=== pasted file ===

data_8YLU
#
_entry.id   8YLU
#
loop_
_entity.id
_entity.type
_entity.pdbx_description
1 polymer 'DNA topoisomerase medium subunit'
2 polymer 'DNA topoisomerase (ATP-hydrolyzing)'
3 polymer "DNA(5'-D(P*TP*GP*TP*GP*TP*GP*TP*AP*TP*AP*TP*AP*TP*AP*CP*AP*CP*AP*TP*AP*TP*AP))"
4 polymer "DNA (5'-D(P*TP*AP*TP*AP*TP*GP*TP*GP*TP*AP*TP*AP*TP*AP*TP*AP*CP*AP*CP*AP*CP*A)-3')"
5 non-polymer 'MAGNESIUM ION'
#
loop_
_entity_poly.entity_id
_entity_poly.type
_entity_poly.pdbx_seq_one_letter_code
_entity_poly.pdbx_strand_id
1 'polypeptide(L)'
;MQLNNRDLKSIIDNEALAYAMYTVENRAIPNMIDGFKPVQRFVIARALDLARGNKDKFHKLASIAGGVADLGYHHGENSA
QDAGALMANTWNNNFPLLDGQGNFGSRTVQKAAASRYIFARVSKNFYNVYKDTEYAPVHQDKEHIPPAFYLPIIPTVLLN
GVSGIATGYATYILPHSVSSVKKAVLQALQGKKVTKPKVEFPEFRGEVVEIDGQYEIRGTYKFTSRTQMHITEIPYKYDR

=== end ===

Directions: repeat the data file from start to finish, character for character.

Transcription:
data_8YLU
#
_entry.id   8YLU
#
loop_
_entity.id
_entity.type
_entity.pdbx_description
1 polymer 'DNA topoisomerase medium subunit'
2 polymer 'DNA topoisomerase (ATP-hydrolyzing)'
3 polymer "DNA(5'-D(P*TP*GP*TP*GP*TP*GP*TP*AP*TP*AP*TP*AP*TP*AP*CP*AP*CP*AP*TP*AP*TP*AP))"
4 polymer "DNA (5'-D(P*TP*AP*TP*AP*TP*GP*TP*GP*TP*AP*TP*AP*TP*AP*TP*AP*CP*AP*CP*AP*CP*A)-3')"
5 non-polymer 'MAGNESIUM ION'
#
loop_
_entity_poly.entity_id
_entity_poly.type
_entity_poly.pdbx_seq_one_letter_code
_entity_poly.pdbx_strand_id
1 'polypeptide(L)'
;MQLNNRDLKSIIDNEALAYAMYTVENRAIPNMIDGFKPVQRFVIARALDLARGNKDKFHKLASIAGGVADLGYHHGENSA
QDAGALMANTWNNNFPLLDGQGNFGSRTVQKAAASRYIFARVSKNFYNVYKDTEYAPVHQDKEHIPPAFYLPIIPTVLLN
GVSGIATGYATYILPHSVSSVKKAVLQALQGKKVTKPKVEFPEFRGEVVEIDGQYEIRGTYKFTSRTQMHITEIPYKYDR